how do you mix it & how often do you apply it. Here, it hasn't been approved for use on anything but plants...there is a lot of warning about it coming in contact with skin
Last time a couple of the terriers had been to ground and had messy eyes, I was going to treat them after their dunking but they had cleared.
Indian culture dating back 4000 years makes reference to using the leaves, fruit and bark of the Neem tree for reputedly easing a variety of human ailments. The earliest Sanskrit writings outline its uses, which have been revered by Ayurvedic and Unani practitioners. The time honoured title 'Villlage Pharmacy' has been earned by virtue of its amazing properties.
In 1922 a British archeologist discovered the 5000 year old Indus Valley site in North Western India (now Pakistan), where the Harappan civilization has been extensively studied. Clay pots were found containing medicinal herbs, most prominently Azadirachta indica or 'Neem'.
The early systems of use, though simple, have stood the test of time - and are still used today in many parts of rural India. Fresh leaves are often picked and stored along with grain, or under mattresses to repel insects. Wounds are bathed in water boiled with neem leaves (decoction). Twigs of the neem tree are used daily by about 600 million people as a 'natural' toothbrush . In tropical countries, it is common practice to take neem leaf with the diet, and to make a paste from the leaves to use as a poultice.
The beneficial properties of neem have led to its' inclusion in personal care products, such as soaps, shampoos and skin creams.
Neem has been heralded: 'An Ancient Cure for a Modern World'.
As we begin the 21st Century, Neem has been little known and under-utilised in Western culture. However, with bodies such as the National Research Council (USA) declaring Neem 'A tree for solving global problems' - the future seems optimistic.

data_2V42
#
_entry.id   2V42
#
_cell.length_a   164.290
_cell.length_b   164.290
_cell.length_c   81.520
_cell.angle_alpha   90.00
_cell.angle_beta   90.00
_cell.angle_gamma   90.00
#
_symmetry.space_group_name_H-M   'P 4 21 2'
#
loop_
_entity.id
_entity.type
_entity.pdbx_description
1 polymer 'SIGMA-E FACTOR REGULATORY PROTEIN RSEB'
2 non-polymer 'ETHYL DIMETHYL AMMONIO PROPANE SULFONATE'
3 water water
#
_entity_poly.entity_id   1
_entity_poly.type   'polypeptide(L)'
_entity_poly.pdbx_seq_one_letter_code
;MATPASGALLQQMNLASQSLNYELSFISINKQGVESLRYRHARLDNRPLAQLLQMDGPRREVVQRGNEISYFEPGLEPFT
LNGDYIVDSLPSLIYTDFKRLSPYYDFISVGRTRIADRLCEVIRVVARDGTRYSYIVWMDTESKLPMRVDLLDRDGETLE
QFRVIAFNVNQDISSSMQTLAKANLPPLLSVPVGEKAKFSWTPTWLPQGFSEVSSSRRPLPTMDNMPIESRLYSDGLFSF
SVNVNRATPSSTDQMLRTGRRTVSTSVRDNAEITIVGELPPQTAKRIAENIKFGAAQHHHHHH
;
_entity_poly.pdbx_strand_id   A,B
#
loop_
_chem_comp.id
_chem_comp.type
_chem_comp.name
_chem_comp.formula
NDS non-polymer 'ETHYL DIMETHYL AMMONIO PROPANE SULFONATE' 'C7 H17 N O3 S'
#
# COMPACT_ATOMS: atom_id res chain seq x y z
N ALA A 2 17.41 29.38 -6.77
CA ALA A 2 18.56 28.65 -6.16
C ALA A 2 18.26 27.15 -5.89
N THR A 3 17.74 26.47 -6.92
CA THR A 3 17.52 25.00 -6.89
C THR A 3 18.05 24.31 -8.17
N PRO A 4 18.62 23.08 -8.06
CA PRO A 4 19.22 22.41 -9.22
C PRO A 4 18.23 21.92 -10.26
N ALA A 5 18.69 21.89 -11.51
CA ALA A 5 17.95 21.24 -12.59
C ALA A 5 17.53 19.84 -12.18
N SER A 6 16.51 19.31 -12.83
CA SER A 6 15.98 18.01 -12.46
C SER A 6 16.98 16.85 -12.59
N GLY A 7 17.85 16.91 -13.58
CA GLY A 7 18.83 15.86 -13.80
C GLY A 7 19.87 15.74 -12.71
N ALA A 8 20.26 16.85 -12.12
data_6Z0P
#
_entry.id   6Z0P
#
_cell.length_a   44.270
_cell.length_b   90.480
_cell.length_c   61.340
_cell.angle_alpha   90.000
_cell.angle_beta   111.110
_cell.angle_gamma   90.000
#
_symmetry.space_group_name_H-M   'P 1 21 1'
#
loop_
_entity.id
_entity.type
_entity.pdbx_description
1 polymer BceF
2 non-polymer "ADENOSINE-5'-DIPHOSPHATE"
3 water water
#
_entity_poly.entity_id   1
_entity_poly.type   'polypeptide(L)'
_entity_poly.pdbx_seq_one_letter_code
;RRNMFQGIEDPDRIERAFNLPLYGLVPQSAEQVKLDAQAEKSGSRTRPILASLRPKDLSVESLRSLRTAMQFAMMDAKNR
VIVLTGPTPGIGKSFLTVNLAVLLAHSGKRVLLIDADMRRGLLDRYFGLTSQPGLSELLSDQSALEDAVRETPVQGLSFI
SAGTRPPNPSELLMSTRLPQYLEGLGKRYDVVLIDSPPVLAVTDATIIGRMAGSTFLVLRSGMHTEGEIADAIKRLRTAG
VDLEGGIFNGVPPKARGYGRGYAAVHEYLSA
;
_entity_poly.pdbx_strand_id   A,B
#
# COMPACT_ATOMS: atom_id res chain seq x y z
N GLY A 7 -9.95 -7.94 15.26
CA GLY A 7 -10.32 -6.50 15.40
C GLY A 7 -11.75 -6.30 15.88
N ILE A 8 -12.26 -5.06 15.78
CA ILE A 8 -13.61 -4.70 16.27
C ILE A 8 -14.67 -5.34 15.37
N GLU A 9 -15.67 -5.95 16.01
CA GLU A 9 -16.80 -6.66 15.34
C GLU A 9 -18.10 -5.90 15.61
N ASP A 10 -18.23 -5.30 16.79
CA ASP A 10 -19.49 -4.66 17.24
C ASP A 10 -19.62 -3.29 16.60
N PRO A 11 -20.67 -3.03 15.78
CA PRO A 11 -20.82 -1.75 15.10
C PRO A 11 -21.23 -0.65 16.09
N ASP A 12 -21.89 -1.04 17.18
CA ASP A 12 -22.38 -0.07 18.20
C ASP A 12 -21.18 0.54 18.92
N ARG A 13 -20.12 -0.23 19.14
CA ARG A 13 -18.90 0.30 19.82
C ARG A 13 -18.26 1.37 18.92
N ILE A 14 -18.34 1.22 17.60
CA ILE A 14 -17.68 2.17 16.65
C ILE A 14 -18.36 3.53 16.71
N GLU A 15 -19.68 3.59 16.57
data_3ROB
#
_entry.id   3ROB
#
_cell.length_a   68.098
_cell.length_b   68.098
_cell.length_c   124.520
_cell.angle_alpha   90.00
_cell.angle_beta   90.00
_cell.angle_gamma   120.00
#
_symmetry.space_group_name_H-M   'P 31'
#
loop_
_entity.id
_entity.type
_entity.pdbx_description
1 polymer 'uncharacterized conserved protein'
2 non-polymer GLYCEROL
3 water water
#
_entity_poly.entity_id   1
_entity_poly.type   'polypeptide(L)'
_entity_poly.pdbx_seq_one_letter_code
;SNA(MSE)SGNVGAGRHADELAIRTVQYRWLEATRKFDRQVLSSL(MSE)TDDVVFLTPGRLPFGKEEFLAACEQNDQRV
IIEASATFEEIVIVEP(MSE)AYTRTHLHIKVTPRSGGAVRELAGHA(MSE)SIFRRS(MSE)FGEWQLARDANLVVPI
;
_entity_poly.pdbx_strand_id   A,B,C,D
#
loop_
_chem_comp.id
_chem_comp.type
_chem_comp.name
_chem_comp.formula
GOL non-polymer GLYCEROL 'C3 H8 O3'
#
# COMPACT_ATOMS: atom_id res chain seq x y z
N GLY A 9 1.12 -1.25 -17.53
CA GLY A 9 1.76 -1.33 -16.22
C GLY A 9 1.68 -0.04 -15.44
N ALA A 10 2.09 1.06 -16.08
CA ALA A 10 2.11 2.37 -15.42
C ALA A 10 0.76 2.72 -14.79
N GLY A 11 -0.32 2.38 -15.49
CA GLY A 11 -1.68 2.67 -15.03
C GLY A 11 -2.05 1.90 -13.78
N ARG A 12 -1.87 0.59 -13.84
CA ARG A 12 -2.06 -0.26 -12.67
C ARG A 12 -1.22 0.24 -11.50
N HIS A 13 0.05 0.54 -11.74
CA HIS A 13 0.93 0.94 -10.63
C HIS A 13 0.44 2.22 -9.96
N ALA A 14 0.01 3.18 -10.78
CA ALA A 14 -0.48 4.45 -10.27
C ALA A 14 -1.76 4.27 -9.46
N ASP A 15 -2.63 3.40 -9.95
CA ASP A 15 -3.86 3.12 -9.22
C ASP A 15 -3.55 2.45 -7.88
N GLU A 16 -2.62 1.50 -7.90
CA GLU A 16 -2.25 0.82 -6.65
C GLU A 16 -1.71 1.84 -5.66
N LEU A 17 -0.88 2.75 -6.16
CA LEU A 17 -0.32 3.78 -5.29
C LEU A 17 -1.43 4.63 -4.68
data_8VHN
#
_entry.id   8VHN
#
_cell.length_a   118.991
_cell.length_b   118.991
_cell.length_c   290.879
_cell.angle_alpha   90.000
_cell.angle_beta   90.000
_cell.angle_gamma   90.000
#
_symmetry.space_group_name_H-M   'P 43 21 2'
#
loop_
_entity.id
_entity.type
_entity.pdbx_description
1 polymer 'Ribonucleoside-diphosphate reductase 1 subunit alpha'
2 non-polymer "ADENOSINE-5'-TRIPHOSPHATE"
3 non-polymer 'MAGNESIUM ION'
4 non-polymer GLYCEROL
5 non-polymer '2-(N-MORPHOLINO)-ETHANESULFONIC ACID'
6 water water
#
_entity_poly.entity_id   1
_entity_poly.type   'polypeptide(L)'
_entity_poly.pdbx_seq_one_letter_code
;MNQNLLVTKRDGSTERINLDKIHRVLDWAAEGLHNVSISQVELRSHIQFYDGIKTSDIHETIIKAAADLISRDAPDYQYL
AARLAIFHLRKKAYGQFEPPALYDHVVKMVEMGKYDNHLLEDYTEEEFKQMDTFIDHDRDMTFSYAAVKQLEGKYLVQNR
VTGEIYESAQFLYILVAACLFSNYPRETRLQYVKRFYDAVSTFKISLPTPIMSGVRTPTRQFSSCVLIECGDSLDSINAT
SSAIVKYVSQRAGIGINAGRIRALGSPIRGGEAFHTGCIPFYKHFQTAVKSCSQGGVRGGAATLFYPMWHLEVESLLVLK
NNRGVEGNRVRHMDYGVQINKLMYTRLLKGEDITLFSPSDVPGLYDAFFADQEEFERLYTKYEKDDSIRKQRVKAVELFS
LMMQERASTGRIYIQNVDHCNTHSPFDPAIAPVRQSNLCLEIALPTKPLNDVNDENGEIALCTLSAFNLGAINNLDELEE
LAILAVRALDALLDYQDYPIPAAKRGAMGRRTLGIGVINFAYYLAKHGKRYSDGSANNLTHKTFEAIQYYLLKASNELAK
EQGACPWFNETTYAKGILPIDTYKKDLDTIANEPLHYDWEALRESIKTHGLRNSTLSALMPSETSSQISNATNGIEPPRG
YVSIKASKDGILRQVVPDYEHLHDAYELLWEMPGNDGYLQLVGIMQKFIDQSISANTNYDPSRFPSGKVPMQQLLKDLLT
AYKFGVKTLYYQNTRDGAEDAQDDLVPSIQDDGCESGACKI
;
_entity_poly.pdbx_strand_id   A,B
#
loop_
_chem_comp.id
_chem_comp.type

Requirements in the West are more exacting and stringent in respect of quality control assurances, but this is achievable by using carefully sourced raw materials from reliable and ethical sources, and using state of the art manufacturing technology.
The Neem tree - Azadirachta indica - is an evergreen of the tropics and sub-tropics. It is native to India, but widely planted and naturalised throughout Asia, Africa and Australia. Trees have also been planted in the Caribbean and several Central American countries. It belongs to the family Meliaccae, and is a cousin of the Chinaberry. It may reach up to 15m tall under ideal conditions, and is reported to live for up to 200 years. It has a short straight furrowed trunk, dark brown or grey in colour, with dense rounded crowns of pinnate leaves. It can tolerate temperatures of up to 120 deg. C, and rainfall as little as 45cm. It must have well drained soil, and will respond well to organic fertilisers - although being hardy, it can still grow luxuriantly in marginal and leached soils, up to an elevation of 1500m. Flowering is between February and May, with profuse clusters of small white flowers having a very sweet jasmine or honey-like scent. The flowers provide a good source of nectar for bees. Following on from flowering, the fruit are green drupes, turning golden yellow on ripening, which occurs during June, July and August in India. The fruits are about 1.5 cm long, edible, and loved by African children. The tree will normally begin bearing fruit after 3 to 5 years, and produce about 50 Kg annually when mature. The kernels of these fruits yield about 45% neem oil. The bark yields tannin and amber hued gum, used as a dye in textiles as well as the traditional medicinal usage.